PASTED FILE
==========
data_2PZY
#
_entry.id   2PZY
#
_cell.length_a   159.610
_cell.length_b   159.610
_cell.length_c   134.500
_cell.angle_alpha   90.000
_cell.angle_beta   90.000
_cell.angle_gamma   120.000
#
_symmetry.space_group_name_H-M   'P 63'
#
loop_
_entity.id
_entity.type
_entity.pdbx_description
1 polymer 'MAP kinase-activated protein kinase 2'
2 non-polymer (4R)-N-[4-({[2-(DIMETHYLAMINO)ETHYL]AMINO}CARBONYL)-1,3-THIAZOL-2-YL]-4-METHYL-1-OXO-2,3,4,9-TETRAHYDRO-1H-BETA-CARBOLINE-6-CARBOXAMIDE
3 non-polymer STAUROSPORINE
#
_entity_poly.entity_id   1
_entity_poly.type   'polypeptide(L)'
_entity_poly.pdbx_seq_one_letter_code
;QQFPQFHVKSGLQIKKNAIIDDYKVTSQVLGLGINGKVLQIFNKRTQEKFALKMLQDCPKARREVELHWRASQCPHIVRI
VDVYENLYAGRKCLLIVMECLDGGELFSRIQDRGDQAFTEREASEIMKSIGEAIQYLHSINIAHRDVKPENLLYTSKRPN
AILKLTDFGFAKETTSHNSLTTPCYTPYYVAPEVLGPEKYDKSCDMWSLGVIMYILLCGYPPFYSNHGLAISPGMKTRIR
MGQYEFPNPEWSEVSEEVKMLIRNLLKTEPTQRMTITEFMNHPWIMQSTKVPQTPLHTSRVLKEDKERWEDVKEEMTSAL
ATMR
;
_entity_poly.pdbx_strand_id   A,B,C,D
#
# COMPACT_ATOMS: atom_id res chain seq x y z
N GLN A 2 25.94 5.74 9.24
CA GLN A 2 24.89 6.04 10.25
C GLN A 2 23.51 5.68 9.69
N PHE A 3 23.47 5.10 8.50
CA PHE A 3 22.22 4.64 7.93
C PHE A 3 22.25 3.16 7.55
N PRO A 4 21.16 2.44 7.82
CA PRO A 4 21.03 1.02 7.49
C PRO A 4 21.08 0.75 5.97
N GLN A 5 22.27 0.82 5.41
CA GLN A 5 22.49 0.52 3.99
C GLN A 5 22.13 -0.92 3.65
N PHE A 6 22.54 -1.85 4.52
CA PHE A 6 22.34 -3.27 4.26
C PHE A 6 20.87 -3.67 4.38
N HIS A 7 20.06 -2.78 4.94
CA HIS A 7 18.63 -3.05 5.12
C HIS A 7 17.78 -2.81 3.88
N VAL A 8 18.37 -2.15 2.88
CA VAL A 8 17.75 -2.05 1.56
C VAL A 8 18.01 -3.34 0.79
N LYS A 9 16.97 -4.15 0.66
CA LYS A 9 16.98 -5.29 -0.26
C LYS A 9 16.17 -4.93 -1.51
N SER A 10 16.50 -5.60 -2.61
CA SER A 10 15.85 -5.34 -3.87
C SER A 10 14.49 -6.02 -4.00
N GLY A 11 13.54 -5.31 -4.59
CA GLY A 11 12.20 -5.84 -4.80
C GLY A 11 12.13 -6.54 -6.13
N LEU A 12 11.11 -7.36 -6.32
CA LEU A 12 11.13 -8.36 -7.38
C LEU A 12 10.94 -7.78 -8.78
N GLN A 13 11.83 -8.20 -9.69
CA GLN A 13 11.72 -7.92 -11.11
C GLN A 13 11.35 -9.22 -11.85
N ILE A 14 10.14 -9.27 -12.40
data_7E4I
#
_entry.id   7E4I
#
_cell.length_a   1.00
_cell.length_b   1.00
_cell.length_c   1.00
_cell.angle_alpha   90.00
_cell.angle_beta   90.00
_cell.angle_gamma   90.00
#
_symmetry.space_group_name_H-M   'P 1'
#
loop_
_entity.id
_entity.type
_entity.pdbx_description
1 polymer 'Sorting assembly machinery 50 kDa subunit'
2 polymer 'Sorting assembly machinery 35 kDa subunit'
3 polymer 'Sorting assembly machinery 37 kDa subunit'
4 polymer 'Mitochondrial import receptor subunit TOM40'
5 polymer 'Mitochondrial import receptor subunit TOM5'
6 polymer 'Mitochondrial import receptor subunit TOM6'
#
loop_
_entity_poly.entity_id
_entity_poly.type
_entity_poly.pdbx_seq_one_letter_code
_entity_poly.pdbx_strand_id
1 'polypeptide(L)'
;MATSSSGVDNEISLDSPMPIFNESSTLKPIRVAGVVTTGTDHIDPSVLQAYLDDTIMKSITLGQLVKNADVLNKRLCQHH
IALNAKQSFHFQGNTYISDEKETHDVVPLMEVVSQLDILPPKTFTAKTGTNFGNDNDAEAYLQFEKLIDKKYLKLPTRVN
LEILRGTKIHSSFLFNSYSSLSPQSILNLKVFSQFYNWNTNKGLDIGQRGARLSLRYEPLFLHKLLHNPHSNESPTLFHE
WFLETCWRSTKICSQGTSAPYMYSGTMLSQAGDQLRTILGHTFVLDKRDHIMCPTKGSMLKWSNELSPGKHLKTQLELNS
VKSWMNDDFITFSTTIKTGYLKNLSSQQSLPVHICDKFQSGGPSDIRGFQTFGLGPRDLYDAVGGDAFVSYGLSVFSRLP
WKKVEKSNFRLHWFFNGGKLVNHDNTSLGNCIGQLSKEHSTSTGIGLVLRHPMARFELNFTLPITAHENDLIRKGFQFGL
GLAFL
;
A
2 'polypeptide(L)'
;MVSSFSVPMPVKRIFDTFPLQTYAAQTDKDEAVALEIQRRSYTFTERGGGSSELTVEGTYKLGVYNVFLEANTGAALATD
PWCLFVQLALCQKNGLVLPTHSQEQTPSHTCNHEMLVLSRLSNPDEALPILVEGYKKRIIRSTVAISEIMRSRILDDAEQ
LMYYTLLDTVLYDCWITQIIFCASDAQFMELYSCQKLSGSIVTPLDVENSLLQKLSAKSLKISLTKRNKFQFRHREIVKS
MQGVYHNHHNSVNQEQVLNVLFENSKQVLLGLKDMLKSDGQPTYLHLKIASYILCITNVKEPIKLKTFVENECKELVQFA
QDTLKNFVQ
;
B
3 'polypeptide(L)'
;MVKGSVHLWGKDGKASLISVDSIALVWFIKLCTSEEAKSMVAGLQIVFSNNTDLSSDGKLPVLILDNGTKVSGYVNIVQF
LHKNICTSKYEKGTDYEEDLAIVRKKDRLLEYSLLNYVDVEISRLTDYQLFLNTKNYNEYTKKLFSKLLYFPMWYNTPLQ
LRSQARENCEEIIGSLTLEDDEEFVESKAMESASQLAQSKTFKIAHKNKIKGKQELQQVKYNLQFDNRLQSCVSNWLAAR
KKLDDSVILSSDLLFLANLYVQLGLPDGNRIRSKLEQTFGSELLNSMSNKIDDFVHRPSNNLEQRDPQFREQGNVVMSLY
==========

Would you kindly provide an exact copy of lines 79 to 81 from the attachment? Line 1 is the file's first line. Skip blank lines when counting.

_cell.angle_beta   90.00
_cell.angle_gamma   90.00
#